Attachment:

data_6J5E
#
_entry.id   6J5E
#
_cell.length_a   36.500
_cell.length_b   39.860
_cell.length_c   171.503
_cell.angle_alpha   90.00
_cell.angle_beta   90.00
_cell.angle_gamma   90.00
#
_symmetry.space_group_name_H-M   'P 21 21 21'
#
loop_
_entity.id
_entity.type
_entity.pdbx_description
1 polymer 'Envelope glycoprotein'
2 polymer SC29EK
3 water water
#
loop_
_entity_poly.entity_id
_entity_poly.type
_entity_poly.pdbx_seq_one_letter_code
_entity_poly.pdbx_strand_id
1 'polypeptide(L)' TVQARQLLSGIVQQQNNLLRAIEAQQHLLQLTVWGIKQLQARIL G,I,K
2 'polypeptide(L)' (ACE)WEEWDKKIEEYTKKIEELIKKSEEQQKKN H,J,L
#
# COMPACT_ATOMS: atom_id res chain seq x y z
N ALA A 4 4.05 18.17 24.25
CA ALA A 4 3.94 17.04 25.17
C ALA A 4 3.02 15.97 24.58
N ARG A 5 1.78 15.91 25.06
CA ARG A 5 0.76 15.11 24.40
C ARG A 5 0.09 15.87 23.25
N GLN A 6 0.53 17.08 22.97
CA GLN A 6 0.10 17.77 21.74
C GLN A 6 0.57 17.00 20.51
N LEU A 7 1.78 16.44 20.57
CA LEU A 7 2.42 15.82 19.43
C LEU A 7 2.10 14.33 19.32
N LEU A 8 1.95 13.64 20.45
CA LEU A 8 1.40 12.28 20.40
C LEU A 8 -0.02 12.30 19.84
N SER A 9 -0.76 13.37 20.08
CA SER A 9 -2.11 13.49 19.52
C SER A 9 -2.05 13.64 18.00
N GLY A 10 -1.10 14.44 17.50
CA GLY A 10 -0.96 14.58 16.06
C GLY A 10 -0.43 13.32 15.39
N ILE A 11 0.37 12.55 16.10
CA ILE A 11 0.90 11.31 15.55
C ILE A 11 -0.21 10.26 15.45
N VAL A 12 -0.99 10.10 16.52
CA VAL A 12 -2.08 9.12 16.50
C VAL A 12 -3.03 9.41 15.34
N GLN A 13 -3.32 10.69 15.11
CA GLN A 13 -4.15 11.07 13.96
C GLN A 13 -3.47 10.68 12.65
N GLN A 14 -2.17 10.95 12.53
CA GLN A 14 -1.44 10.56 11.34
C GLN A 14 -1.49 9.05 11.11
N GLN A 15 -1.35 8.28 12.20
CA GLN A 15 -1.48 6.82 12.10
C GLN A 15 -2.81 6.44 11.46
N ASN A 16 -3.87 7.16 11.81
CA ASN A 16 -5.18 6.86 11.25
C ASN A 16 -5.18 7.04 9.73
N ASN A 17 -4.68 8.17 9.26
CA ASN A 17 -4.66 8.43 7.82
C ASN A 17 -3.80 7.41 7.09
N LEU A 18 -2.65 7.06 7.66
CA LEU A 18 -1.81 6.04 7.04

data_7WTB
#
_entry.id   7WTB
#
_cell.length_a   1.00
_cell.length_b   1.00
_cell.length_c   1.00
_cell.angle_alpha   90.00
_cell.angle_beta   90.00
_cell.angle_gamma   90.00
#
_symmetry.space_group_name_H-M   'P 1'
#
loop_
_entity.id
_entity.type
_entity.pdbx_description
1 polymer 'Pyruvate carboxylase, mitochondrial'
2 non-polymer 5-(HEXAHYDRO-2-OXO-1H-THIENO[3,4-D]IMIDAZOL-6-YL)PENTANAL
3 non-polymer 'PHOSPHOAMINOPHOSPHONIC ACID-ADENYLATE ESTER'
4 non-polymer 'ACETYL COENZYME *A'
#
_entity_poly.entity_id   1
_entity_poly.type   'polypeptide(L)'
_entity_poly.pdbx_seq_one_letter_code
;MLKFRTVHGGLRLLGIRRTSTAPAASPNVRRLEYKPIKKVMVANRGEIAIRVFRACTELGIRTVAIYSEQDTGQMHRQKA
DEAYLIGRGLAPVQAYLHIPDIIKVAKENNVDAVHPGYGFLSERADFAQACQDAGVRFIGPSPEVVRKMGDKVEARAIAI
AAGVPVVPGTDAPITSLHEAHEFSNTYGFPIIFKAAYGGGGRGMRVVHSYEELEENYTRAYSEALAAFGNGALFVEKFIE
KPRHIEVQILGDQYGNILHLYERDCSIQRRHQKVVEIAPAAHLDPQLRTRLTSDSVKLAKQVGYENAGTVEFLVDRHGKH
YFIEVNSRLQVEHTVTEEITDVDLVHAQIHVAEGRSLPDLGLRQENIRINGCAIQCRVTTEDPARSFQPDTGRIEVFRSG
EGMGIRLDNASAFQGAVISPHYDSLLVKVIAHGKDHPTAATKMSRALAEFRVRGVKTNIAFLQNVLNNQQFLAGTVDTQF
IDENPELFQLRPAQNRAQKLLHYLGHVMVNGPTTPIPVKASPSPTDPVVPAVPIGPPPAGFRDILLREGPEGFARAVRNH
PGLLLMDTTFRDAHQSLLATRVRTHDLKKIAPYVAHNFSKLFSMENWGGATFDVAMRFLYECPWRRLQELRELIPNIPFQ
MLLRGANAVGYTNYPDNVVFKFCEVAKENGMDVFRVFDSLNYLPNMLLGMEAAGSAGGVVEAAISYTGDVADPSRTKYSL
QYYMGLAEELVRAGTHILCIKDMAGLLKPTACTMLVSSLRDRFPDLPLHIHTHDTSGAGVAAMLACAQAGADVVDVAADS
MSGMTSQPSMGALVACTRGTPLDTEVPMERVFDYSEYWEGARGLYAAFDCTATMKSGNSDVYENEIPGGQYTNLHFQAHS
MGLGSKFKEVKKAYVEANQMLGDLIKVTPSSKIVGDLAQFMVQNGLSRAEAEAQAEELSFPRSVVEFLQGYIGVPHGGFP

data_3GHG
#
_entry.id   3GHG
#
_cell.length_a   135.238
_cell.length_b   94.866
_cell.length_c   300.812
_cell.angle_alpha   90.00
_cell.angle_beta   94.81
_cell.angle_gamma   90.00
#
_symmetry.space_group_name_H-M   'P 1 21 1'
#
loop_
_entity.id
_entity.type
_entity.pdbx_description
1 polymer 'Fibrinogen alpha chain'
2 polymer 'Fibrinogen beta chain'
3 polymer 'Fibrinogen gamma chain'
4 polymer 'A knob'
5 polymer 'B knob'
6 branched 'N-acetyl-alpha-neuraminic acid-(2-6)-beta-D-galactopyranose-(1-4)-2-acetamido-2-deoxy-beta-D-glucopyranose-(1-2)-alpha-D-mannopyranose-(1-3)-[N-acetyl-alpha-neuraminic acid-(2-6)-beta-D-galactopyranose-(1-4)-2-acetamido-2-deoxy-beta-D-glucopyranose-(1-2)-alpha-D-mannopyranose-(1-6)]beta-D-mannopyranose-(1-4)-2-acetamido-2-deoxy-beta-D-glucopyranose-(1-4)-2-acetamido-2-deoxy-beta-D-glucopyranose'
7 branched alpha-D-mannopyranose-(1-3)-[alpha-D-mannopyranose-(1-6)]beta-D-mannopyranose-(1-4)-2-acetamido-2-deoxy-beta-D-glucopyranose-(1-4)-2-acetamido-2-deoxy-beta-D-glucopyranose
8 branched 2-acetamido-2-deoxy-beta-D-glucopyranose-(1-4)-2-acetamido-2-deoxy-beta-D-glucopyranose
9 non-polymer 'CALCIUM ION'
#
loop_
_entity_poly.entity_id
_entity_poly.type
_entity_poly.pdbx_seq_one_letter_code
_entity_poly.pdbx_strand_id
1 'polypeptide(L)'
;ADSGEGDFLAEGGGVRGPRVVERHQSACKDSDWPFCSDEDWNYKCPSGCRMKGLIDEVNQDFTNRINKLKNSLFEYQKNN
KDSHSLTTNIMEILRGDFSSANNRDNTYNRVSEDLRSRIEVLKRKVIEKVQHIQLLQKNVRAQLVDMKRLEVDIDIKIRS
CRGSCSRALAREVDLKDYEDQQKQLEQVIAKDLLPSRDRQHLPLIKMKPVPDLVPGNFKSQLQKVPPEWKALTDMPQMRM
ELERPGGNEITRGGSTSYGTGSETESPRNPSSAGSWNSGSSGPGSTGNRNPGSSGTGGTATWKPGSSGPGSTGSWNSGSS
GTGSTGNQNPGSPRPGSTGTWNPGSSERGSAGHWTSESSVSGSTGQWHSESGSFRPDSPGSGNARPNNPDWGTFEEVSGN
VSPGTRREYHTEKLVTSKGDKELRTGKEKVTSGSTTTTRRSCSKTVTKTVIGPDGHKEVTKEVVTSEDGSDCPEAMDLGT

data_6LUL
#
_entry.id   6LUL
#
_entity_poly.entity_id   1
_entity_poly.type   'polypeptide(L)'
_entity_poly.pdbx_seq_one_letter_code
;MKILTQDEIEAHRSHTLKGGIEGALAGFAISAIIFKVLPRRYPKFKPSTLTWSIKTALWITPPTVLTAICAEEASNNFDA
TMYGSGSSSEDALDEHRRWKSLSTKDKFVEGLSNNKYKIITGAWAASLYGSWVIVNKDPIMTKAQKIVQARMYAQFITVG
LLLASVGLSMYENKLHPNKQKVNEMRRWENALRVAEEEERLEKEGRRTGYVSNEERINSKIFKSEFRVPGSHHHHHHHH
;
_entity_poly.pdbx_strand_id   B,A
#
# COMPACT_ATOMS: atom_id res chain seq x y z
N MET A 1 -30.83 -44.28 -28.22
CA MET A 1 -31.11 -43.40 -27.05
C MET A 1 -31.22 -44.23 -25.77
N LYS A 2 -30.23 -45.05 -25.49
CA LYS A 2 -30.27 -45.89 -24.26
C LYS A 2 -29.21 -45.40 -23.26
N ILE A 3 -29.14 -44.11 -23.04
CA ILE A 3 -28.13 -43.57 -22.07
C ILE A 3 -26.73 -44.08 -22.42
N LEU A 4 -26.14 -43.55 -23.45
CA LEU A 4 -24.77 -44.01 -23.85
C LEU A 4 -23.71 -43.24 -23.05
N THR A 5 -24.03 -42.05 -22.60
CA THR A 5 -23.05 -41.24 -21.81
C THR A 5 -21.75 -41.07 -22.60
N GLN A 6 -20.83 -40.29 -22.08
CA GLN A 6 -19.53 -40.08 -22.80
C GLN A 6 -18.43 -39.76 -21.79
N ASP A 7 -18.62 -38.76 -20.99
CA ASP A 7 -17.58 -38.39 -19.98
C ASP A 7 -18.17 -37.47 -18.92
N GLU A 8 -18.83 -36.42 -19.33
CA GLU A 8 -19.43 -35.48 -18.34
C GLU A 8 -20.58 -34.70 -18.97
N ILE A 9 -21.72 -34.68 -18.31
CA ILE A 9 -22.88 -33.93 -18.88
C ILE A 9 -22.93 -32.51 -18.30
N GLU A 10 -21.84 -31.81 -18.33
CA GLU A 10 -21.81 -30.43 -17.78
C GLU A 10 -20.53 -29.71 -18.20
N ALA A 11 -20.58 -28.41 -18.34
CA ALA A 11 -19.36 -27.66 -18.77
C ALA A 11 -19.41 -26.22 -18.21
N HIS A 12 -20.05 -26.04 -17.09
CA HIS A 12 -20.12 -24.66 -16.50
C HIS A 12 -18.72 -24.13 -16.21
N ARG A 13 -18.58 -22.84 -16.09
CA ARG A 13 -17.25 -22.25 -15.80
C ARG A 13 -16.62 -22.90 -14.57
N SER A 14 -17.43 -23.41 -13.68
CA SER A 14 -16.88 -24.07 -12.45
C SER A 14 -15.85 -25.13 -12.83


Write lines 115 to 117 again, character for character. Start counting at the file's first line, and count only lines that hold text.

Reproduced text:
#
_cell.length_a   135.238
_cell.length_b   94.866